Devices. Cytrellis Biosystems, which is based on technology developed at Harvard, focuses on cosmetic skin tightening. The principle of the Cytrellis device is to remove miniscule columns of skin, allowing the targeted areas to heal very quickly and without scarring, creating an alternative to a more invasive facelift.
Over-the-counter. In the cosmetic area, bright minds are elaborating new ways to do things. Colorescience is fusing suncare, makeup, and skincare in a premium, high quality, all-in-one makeup that protects skin from the damaging effects of the sun and environment. In the fall of last year, the company raised $15 million from investors in a Series B round.
Business Models. Development does not focus just on new therapies, but on better ways to get them to the end consumer. Proactiv is a pioneer for their marketing strategy of reaching out via celebrities and direct marketing, and they created a business model that is very successful in financial terms as well as at delivering effective acne therapy for millions of people. Bosley developed a very successful business model for hair restoration services. Positioning their company as the experts in the field and defining their brand with the artistry of a very natural-looking result, they now have more than 70 locations nationwide. More recently Schweiger Dermatology is providing branded, multi-site, comprehensive and concierge-like cosmetic dermatology services.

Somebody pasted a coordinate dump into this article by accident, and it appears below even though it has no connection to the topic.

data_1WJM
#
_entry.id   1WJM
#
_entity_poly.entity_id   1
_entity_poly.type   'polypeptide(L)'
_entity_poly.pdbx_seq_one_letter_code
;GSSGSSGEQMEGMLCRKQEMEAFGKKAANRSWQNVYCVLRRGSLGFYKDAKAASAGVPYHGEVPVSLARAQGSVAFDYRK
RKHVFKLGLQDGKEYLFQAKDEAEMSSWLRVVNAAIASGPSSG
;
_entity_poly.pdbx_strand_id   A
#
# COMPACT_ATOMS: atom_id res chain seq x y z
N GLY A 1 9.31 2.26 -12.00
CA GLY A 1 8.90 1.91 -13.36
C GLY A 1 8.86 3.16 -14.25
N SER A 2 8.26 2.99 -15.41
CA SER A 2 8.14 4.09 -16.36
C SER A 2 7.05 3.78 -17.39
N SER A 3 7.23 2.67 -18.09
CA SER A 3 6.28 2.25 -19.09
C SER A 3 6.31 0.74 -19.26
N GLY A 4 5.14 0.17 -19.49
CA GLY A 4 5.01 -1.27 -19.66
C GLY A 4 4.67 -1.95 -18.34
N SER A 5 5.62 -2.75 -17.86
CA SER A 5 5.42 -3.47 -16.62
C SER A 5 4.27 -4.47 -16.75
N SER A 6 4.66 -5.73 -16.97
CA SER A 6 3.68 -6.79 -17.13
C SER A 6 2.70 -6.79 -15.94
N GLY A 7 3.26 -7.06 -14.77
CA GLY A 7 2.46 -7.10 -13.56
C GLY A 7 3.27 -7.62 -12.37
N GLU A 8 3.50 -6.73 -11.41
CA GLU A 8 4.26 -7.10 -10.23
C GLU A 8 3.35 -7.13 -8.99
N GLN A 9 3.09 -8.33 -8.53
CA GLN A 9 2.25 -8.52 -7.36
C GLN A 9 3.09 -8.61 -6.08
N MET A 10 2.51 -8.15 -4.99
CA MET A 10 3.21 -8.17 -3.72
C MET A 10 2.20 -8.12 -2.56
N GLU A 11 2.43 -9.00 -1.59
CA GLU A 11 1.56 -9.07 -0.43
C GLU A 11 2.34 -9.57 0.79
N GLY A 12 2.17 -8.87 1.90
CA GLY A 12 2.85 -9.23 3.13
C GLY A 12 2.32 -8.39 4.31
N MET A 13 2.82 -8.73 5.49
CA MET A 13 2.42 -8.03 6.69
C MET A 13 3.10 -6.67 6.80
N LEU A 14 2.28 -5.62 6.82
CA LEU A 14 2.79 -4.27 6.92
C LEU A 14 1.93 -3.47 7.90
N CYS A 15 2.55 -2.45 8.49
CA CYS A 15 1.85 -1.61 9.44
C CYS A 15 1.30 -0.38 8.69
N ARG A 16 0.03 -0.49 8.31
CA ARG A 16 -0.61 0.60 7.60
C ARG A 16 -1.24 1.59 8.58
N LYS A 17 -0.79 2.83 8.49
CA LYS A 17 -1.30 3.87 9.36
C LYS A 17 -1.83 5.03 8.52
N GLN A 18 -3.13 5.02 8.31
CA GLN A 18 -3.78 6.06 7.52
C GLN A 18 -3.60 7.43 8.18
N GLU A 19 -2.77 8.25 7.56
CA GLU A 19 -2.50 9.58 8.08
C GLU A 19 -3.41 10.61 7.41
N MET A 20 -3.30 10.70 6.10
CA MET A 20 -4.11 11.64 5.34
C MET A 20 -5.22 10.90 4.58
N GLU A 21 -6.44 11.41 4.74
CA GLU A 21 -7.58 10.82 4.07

Who’s Behind It?
Perhaps the most encouraging aspect of growth in the dermatology field is that it is coming from a variety of sources. Innovation is coming from universities and research laboratories, such as in the case of Cytrellis Biosystems, all the way to astute clinicians who are noticing minute details on their patients and proposing and developing new ideas. Topokine’s therapy originated with two ophthalmologists noticing some side-effects on reducing peri-orbital fat when treating patients for their eye conditions. Similarly, Vicept’s therapy topical therapy for the erythema of rosacea was co-invented by a dermatologist while still in clinical practice. These sources can importantly augment the pipelines from the R&D departments of the larger, established dermatology companies.